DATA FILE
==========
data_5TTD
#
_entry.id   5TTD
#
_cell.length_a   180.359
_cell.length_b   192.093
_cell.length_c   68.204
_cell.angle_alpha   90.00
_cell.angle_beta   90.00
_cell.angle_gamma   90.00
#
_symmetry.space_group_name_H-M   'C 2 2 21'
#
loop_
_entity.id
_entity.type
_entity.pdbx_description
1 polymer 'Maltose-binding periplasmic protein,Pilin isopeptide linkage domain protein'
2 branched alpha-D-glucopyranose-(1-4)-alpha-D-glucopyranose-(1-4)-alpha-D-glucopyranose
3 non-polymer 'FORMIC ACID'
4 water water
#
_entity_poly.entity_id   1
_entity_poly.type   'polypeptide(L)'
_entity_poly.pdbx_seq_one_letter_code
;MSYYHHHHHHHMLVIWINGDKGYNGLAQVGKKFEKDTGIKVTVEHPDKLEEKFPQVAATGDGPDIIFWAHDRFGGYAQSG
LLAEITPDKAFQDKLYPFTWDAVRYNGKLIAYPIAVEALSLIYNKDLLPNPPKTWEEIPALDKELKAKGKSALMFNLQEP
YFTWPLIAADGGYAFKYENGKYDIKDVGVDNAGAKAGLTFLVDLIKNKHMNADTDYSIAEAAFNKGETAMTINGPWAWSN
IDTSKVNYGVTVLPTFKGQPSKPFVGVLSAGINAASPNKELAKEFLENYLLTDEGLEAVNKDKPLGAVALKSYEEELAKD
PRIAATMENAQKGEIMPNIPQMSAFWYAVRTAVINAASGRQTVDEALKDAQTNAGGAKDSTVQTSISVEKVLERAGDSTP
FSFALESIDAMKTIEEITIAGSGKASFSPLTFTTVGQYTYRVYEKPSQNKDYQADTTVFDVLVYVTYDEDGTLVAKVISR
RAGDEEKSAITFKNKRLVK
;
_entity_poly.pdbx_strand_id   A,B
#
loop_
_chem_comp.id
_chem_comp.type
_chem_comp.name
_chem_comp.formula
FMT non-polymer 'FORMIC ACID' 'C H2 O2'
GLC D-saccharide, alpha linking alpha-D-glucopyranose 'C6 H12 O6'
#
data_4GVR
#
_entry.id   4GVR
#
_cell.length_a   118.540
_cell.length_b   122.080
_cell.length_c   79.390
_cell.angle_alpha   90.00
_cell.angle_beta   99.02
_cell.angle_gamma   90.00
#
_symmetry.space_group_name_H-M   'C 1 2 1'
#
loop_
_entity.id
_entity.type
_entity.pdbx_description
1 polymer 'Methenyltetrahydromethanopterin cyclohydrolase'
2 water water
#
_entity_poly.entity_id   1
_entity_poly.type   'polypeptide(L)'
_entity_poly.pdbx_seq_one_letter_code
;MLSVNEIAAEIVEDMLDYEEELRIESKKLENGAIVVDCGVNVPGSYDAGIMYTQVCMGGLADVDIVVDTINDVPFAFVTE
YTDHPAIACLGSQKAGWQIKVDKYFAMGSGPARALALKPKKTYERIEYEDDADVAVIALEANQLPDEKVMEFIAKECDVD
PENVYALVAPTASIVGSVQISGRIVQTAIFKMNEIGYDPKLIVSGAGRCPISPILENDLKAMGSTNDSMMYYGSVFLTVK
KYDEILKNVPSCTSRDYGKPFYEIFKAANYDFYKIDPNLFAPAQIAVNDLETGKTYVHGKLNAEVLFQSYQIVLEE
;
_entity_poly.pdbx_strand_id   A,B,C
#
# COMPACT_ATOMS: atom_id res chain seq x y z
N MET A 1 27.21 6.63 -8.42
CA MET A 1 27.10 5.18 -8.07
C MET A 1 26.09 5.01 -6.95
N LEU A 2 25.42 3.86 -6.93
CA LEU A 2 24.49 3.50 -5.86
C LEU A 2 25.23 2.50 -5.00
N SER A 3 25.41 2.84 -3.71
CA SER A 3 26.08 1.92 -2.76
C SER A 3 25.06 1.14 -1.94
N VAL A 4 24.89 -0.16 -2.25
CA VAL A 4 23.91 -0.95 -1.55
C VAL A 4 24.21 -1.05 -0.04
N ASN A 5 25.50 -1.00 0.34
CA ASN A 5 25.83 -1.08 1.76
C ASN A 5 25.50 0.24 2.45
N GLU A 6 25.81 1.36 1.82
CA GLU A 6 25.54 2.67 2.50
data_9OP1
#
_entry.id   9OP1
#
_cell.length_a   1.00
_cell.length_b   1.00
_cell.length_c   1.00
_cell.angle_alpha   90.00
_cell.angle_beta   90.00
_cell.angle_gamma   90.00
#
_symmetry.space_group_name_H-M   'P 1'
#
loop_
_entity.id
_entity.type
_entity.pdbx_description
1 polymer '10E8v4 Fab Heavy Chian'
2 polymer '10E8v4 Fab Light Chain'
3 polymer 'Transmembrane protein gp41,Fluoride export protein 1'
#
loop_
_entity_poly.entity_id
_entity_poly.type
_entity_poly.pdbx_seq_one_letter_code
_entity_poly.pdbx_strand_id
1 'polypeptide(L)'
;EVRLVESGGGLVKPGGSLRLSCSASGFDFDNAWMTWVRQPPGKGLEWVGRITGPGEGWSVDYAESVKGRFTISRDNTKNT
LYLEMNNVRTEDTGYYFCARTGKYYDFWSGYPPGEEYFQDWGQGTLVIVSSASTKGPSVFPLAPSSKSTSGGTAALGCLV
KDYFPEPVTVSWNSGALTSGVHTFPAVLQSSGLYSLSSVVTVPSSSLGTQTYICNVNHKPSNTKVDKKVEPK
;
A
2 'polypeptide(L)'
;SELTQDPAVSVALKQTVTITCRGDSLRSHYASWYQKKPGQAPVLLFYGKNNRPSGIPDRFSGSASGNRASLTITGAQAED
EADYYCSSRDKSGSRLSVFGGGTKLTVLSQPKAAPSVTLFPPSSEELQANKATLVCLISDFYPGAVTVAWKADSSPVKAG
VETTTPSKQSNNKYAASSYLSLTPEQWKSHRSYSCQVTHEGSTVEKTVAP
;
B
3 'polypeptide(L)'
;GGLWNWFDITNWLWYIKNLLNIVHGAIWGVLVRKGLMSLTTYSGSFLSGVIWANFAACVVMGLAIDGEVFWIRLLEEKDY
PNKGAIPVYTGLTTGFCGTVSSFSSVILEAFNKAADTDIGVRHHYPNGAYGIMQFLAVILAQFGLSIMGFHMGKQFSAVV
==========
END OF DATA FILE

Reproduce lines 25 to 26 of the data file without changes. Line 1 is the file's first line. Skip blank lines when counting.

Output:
_entity_poly.pdbx_seq_one_letter_code
;MSYYHHHHHHHMLVIWINGDKGYNGLAQVGKKFEKDTGIKVTVEHPDKLEEKFPQVAATGDGPDIIFWAHDRFGGYAQSG